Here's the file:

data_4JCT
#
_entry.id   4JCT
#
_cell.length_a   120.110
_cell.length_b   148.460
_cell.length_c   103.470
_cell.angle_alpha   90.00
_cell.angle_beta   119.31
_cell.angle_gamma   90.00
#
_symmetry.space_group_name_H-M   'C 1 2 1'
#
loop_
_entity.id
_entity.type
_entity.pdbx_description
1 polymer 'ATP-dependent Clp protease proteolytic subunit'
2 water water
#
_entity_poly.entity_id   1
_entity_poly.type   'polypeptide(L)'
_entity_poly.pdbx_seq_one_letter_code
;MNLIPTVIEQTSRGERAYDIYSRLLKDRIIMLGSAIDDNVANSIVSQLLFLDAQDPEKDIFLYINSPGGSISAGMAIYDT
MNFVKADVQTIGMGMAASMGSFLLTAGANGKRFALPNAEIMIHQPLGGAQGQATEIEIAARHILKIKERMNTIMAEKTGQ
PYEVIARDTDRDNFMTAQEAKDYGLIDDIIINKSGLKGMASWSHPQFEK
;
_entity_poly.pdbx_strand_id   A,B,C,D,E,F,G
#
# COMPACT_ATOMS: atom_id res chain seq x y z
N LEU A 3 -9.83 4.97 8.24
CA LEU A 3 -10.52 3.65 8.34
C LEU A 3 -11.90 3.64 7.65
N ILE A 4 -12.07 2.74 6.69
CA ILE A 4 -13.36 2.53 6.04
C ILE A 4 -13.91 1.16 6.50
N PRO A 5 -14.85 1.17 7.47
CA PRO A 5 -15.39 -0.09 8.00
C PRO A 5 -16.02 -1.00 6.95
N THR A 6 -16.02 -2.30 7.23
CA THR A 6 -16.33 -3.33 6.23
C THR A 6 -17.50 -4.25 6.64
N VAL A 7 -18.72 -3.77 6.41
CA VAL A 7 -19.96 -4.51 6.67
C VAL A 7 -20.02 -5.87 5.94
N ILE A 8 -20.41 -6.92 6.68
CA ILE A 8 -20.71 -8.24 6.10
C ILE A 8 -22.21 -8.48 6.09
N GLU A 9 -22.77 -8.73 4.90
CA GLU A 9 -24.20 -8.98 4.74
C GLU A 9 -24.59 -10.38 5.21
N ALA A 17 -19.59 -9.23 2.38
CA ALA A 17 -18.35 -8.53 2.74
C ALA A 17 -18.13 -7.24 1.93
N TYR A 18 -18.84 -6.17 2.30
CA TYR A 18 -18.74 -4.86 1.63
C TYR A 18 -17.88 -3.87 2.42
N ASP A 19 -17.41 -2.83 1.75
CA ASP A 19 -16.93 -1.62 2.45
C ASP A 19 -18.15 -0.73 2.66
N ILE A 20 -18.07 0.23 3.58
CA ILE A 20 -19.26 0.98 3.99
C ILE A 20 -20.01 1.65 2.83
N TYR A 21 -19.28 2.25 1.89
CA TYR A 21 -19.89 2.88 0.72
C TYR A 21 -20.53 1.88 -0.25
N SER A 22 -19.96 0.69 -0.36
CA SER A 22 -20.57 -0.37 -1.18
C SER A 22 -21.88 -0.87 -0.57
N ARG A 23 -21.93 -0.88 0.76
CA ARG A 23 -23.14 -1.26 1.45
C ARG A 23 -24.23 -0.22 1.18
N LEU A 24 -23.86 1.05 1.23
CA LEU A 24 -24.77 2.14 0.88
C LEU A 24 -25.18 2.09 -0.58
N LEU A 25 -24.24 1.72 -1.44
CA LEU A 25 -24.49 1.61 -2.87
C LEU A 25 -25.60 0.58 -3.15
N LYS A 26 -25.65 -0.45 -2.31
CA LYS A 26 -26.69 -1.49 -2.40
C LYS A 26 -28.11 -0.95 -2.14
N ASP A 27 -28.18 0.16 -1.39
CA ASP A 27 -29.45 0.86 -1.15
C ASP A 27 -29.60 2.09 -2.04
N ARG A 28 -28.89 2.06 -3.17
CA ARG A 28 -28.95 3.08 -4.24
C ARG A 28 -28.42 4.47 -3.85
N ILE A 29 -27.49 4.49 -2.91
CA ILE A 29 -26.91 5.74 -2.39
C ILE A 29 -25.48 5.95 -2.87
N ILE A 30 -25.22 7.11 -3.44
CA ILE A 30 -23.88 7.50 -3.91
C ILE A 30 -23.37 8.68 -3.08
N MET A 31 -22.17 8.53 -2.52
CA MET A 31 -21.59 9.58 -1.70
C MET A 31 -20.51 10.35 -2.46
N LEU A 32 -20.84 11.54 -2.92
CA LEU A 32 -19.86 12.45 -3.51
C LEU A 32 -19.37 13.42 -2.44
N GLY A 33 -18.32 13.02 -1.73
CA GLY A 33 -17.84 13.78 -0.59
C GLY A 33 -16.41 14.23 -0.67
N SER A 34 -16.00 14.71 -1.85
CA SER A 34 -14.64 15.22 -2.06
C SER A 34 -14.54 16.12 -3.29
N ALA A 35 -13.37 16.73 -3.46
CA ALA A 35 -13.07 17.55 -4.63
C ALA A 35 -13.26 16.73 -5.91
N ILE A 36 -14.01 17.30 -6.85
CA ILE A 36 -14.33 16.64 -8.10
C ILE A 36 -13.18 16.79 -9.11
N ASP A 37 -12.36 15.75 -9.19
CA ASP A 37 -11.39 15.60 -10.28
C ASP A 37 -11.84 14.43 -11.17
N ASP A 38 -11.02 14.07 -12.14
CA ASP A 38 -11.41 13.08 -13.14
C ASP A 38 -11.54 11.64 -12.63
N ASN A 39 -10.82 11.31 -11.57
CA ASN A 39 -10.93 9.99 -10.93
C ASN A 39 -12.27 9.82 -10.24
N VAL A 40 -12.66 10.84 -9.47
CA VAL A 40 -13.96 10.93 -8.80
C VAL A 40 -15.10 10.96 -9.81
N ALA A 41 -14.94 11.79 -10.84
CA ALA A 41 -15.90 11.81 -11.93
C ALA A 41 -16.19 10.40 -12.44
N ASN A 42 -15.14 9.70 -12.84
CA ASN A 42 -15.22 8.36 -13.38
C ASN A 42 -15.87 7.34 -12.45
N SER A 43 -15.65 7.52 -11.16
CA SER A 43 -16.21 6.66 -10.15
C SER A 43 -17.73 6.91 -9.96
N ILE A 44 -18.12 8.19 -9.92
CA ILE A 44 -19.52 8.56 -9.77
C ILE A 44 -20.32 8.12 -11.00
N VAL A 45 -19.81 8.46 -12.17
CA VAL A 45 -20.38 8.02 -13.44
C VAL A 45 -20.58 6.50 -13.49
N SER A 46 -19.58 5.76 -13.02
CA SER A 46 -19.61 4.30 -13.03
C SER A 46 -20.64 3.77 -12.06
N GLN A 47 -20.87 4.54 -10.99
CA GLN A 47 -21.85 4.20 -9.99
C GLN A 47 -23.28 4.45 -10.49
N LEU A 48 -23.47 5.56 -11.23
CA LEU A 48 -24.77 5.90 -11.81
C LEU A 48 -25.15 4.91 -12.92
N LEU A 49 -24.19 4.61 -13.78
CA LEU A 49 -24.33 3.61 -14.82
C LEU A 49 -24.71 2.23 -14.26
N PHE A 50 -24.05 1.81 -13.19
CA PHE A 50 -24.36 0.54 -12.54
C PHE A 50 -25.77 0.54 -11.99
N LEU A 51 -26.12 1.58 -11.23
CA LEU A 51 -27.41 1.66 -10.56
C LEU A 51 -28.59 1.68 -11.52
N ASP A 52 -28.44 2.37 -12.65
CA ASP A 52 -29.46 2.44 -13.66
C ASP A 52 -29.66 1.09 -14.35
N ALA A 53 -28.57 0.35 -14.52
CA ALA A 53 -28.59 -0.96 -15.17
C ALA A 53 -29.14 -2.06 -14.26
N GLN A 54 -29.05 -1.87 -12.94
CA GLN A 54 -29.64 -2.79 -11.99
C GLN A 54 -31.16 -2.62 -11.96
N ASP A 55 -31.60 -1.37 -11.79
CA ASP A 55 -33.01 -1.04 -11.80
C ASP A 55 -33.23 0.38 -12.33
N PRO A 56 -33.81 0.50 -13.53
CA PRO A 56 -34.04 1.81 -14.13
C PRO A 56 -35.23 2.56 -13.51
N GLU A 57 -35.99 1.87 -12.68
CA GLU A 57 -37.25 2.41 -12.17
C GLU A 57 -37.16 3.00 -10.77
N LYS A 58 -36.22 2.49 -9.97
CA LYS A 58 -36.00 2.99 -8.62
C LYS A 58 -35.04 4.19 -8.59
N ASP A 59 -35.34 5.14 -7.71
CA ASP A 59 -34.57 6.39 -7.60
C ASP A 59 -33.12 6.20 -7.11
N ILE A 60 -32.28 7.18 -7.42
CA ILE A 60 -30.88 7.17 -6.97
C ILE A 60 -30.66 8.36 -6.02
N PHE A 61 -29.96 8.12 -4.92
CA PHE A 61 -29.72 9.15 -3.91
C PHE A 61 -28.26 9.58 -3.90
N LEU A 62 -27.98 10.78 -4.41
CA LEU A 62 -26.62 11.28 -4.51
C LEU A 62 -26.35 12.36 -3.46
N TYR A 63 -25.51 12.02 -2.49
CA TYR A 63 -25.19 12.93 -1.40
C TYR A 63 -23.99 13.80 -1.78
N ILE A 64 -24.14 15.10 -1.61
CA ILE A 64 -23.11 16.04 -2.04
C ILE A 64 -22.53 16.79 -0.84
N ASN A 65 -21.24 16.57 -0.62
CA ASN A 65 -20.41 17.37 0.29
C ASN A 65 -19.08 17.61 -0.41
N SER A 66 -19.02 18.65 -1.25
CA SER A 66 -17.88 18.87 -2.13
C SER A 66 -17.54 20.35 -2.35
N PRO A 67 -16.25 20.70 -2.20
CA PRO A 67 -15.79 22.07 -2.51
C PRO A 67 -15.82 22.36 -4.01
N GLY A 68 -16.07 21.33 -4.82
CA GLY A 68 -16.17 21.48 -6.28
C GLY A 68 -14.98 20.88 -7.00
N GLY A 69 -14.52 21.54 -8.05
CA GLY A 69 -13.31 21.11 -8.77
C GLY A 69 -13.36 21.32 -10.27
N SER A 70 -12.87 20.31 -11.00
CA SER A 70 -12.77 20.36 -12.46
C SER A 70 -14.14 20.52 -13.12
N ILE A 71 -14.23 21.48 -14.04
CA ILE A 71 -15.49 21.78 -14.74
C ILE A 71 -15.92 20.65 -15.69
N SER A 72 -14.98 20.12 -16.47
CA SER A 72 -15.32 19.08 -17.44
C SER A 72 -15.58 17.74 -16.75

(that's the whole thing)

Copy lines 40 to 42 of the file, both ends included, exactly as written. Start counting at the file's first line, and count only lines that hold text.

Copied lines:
N THR A 6 -16.02 -2.30 7.23
CA THR A 6 -16.33 -3.33 6.23
C THR A 6 -17.50 -4.25 6.64